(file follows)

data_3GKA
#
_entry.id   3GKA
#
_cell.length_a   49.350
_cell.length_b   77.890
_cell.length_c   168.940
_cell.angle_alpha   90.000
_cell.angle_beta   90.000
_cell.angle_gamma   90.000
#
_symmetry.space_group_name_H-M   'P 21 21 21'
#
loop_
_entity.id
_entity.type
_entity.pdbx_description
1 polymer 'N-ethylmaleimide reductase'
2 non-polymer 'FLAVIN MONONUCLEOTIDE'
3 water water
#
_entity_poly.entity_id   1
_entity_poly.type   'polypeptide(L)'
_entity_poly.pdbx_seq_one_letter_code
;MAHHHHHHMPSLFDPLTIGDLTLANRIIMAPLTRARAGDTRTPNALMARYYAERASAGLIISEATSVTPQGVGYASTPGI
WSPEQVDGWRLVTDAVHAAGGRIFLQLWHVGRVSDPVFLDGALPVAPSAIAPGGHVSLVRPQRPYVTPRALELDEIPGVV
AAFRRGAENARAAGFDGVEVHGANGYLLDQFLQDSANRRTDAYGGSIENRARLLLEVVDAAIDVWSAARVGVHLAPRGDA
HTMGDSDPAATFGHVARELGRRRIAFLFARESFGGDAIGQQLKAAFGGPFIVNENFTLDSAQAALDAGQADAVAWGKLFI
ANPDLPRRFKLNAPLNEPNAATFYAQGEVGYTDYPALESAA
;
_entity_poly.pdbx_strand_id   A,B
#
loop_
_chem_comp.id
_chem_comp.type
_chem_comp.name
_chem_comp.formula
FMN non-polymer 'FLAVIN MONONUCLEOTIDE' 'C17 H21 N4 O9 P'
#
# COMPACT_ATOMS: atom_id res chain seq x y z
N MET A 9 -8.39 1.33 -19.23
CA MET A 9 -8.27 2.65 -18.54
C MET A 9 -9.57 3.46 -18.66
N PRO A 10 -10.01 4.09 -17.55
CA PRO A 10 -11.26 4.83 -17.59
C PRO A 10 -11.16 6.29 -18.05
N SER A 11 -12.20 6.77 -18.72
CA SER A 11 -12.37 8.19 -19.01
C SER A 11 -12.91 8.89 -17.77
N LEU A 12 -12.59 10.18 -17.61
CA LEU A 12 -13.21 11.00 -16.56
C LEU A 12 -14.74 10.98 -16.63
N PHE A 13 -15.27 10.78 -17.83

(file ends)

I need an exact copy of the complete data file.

data_3GKA
#
_entry.id   3GKA
#
_cell.length_a   49.350
_cell.length_b   77.890
_cell.length_c   168.940
_cell.angle_alpha   90.000
_cell.angle_beta   90.000
_cell.angle_gamma   90.000
#
_symmetry.space_group_name_H-M   'P 21 21 21'
#
loop_
_entity.id
_entity.type
_entity.pdbx_description
1 polymer 'N-ethylmaleimide reductase'
2 non-polymer 'FLAVIN MONONUCLEOTIDE'
3 water water
#
_entity_poly.entity_id   1
_entity_poly.type   'polypeptide(L)'
_entity_poly.pdbx_seq_one_letter_code
;MAHHHHHHMPSLFDPLTIGDLTLANRIIMAPLTRARAGDTRTPNALMARYYAERASAGLIISEATSVTPQGVGYASTPGI
WSPEQVDGWRLVTDAVHAAGGRIFLQLWHVGRVSDPVFLDGALPVAPSAIAPGGHVSLVRPQRPYVTPRALELDEIPGVV
AAFRRGAENARAAGFDGVEVHGANGYLLDQFLQDSANRRTDAYGGSIENRARLLLEVVDAAIDVWSAARVGVHLAPRGDA
HTMGDSDPAATFGHVARELGRRRIAFLFARESFGGDAIGQQLKAAFGGPFIVNENFTLDSAQAALDAGQADAVAWGKLFI
ANPDLPRRFKLNAPLNEPNAATFYAQGEVGYTDYPALESAA
;
_entity_poly.pdbx_strand_id   A,B
#
loop_
_chem_comp.id
_chem_comp.type
_chem_comp.name
_chem_comp.formula
FMN non-polymer 'FLAVIN MONONUCLEOTIDE' 'C17 H21 N4 O9 P'
#
# COMPACT_ATOMS: atom_id res chain seq x y z
N MET A 9 -8.39 1.33 -19.23
CA MET A 9 -8.27 2.65 -18.54
C MET A 9 -9.57 3.46 -18.66
N PRO A 10 -10.01 4.09 -17.55
CA PRO A 10 -11.26 4.83 -17.59
C PRO A 10 -11.16 6.29 -18.05
N SER A 11 -12.20 6.77 -18.72
CA SER A 11 -12.37 8.19 -19.01
C SER A 11 -12.91 8.89 -17.77
N LEU A 12 -12.59 10.18 -17.61
CA LEU A 12 -13.21 11.00 -16.56
C LEU A 12 -14.74 10.98 -16.63
N PHE A 13 -15.27 10.78 -17.83